Update on Thermotherapy Research

Tacy CalliesNews from our Sponsor, Thermotherapy

soilColumn sponsored by the Citrus Research and Development Foundation

As early as 1965, high-temperature treatments were shown to reduce HLB bacterial infection without killing the tree. Trials [Ehsani, University of Florida/Institute of Food and Agricultural Sciences (UF/IFAS)] using portable, semi-transparent, plastic houses were placed over trees, achieved temperatures of above 120 F for several hours over several days, and reduced Candidatus Liberibacter asiaticus (CLas) bacteria. Some leaves were killed, but after tree recovery from the heat stress, HLB symptoms improved and tree growth recovered.

Heating entire potted seedlings in growth rooms to a constant 10 F for two days completely eliminated CLas bacteria from HLB-affected citrus seedlings for 24 months [Hoffman, U.S. Department of Agriculture/Agricultural Research Service (USDA/ARS), 2013]. By 2014, there was optimism about the usefulness of canopy heat treatments for improving growth and yield of HLB trees. Efforts to optimize heat treatments incorporated steam generators and portable tents that could achieve even better results in as little as 30 seconds to two minutes at 132 F, depending on tree size and age. Polymerase chain reaction analysis showed a decrease in CLas in leaves after treatment, but there was no reliable technique for detecting live vs. dead bacteria in the tree. Roots and shoots of heat-treated trees were never completely free of HLB. Subsequent psyllid and leafminer infestations were a problem, which impacted regrowth leaves.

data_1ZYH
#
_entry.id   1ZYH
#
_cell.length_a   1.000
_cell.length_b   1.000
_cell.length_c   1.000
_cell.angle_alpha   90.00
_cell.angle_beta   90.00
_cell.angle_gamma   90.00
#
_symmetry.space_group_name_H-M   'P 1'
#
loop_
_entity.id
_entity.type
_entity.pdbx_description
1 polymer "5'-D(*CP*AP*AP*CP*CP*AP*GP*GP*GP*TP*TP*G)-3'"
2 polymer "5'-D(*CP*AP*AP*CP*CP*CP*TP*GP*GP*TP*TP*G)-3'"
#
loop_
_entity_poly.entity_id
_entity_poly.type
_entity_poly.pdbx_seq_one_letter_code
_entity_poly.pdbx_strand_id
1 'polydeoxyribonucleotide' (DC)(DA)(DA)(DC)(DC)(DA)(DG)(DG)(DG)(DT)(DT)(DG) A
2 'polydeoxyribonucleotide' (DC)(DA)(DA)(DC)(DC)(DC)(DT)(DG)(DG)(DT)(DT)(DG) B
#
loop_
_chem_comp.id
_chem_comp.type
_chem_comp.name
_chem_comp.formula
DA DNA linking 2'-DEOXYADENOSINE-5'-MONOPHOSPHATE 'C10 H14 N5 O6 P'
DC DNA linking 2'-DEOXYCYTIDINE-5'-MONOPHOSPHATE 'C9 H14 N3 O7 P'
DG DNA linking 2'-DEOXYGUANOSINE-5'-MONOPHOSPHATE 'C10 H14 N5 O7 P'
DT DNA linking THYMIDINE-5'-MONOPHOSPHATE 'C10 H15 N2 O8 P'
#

There was no psyllid acquisition of Clas from thermal-treated potted citrus trees compared with 75 percent of psyllids acquiring CLas from untreated HLB trees (Pelz-Stelinski, UF/IFAS). Practical methods are yet to be developed for whole-tree thermal therapy on both psyllid acquisition and long-term HLB status.

Although fruit yields are lower in HLB trees, juice quality taste panels (Baldwin, USDA/ARS) said that juice from heat-treated HLB fruit was sweeter, less acidic, less bitter and had more flavor and body than the juice produced from unheated trees.

A large, multi-year Citrus Research and Development Foundation project evaluated impacts of thermotherapy treatments at 14 Florida sites on various tree ages, rootstocks and scions. Thermotherapy trials used a variety of steam heat treatments from different portable machinery delivering a range of temperature/duration combinations in support of potential scale-up to commercial thermal therapy treatments. Tree health, foliar nutrition, disease rating, HLB status, fruit drop, yield and fruit quality were evaluated before and after thermotherapy heat treatments of 127 F to 132 F for 30 seconds to one minute.

Thermotherapy treatments only achieved short-term improvements in tree appearance and CLas reductions, which lasted from two to several months. Reductions in fruit drop or increases in yield generally did not occur after treatment. Some heat treatments reduced tree size and yield. Based on these results, several commercial participants revised designs and deployed next-generation steam machines. Overall participation slowed, however, as most potential solvers did not participate. All of the treated trees that displayed previous short-term responses to thermotherapy are now similar to non-treated control trees. CRDF has thus discontinued monitoring tree status as there was no evidence of any lasting positive effects of thermotherapy alone on HLB. Studies are continuing, however, on potential synergistic effects of thermotherapy plus bactericide treatments on the health of HLB-infected trees.

Prepared by the CRDF project management team.

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